Heart of oak...

by David Swatton September. 21, 2018 527 views

In the hills above our village we are blessed with some wonderful old oak trees and there is truly something magical about them which has long been recognised. The heart of the oak is the strongest part of the tree and that phrase was used for the song which became the official march of the Royal Navy, the force that essentially built the British Empire in the 18th and 19th centuries using ships built of oak. But there are echoes of a veneration of the oak in our much more distant history.

The oak is associated with the spirituality of ancient religions, especially the Druids, although we know next to nothing about them – please discount the white-robed, hand-holding mumbo-jumbo promoted by modern Druidry which is essentially a pre-Raphaelite Victorian imagining of romanticised nonsense. Yet it is thought the Druids worshipped and practised their rites in oak groves (the word Druid was possibly a Gaelic derivation of their word for oak, Duir, and meant men of the oaks) and they had strongholds in the west of England and in Wales. Almost every hill top around here has an ancient hill fort on top so it’s easy to imagine a Druid powerbase being centred in this area.

I’ve always liked connections with the past especially when reinforced by these fundamental elements in the landscape and in nature.

And I’ve also got a more practical liking for oak as the house I live in is oak framed, the timbers evidently having been re-used from previous structures so who knows how old some of them might be…

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There are 6 comments , add yours!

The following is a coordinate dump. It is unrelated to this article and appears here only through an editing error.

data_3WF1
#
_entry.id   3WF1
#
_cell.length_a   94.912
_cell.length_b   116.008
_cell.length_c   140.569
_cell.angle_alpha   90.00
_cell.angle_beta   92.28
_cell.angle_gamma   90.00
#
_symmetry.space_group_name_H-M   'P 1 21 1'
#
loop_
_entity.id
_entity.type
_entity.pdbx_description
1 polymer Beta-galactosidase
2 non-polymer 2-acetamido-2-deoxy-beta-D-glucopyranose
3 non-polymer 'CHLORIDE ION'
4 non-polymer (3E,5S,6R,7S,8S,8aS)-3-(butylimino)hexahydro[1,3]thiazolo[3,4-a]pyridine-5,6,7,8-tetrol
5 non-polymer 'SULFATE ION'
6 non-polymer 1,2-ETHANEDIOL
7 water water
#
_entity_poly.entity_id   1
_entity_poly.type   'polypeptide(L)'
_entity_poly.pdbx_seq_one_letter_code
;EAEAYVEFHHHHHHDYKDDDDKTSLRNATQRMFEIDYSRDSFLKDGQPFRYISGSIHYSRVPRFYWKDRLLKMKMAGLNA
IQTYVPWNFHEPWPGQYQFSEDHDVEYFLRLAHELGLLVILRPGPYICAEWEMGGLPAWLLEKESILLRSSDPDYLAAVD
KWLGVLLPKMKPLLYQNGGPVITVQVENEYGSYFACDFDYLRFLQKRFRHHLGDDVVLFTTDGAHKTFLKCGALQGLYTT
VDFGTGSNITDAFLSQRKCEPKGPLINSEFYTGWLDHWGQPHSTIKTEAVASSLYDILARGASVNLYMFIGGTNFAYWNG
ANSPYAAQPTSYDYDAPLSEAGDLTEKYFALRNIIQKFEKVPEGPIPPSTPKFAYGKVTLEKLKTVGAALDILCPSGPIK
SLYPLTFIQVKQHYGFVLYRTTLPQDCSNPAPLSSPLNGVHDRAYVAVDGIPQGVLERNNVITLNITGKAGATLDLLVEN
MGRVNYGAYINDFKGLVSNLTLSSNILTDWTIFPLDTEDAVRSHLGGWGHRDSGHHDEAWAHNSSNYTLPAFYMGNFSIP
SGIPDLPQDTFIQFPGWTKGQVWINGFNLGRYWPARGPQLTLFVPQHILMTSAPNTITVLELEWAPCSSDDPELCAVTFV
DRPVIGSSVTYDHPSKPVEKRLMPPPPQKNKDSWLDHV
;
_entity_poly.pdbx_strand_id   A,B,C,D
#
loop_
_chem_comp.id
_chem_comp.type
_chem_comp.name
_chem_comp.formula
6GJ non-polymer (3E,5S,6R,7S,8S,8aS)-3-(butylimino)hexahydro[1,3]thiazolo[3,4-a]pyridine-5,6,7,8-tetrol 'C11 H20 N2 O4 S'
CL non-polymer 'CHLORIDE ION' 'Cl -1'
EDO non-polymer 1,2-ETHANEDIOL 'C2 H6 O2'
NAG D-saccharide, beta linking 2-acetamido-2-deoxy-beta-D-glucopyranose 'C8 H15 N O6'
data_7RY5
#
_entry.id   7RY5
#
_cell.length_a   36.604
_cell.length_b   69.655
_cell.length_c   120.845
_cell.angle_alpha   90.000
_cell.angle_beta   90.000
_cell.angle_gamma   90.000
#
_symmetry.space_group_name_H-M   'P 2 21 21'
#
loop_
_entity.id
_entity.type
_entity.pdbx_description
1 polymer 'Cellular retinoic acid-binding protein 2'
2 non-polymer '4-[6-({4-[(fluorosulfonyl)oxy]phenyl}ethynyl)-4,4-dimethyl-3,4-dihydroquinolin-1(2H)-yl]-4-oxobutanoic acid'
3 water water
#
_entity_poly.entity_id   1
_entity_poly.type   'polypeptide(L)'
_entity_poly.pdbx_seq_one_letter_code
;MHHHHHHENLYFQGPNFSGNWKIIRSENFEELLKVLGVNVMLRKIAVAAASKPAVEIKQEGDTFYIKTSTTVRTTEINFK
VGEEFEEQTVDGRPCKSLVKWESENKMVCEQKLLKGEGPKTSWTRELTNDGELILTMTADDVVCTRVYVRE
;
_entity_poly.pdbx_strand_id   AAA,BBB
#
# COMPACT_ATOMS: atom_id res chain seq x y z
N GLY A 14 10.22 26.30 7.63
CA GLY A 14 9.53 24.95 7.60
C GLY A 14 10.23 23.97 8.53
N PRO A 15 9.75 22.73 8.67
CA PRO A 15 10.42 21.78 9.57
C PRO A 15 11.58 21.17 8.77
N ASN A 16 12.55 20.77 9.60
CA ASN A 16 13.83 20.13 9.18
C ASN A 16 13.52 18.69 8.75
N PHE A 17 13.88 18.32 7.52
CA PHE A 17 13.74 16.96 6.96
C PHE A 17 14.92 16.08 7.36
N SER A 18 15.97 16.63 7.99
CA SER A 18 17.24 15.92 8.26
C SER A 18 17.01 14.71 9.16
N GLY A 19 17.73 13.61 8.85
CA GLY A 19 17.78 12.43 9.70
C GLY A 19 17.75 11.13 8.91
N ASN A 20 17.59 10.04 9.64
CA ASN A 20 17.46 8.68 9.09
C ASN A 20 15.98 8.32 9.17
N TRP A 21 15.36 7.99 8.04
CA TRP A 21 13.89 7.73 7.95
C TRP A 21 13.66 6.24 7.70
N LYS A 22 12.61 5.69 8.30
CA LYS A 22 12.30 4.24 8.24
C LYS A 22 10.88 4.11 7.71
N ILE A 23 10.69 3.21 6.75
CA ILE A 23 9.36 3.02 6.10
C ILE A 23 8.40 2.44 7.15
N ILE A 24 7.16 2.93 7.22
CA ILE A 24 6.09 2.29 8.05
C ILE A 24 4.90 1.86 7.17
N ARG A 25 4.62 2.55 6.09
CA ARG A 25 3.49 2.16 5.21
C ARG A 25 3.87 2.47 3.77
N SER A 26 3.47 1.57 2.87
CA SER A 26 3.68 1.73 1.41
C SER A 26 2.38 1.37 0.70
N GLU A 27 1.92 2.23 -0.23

Ram Ya 12 months ago

Very well composed. Thanks for sharing, David.

12 months ago Edited
Jay Boggess 12 months ago

If only this venerable oak could tell the tales of times witnessed........
Great subject, perspective, composition & background info!

12 months ago Edited

Impressive tree!
If you have a close look, you will see a face between the two spread arms! Maybe ... But this is another story to be told!

Your house must be the dream of every dendrochronology expert.

1 year ago Edited
David Swatton Replied to Sigrid Strohschneider-Laue 1 year ago

OMG, now that I look, I can see The Scream by Edvard Munch!!!! Druid spirits are alive and well and living in trees in Herefordshire!

Regarding my house, it was built in the mid 17th century at around the time that the castle on the hill above the village was demolished during the English Civil Wars. It's thought that a lot of material from the castle was taken by locals for "new" buildings - if it's the case that timbers from the castle were used in the house then those timbers could date from easily two or three hundred years earlier as the castle was founded in 1086 and was expanded and developed until the early 1400s. You wouldn't guess it now from the ruins but in about 1300 the castle was one of the mightiest fortresses in the country so there would have been lots of material to rob!

1 year ago Edited
Sigrid Strohschneider-Laue Replied to David Swatton 1 year ago

Did you hear my big jealous SIGH?!
I worked once at two excavations, where during medieval times the settlers had brought the baulks with them. A century or so the leaving people took the used baulks and beams from their houses with them to rebuilt it at the next settlement. It's lot of work and expensive to get strong wooden walls and roofs. Nobody wanted to leave it behind. Not much left to document, but small basic stone walls.
Reused items is the most interesting part in buildings - think about your garden wall with this build in piece of a tombstone!

1 year ago Edited
Marilyn Grimble 1 year ago

So full of power! Love your historical addition too. Mx

1 year ago Edited
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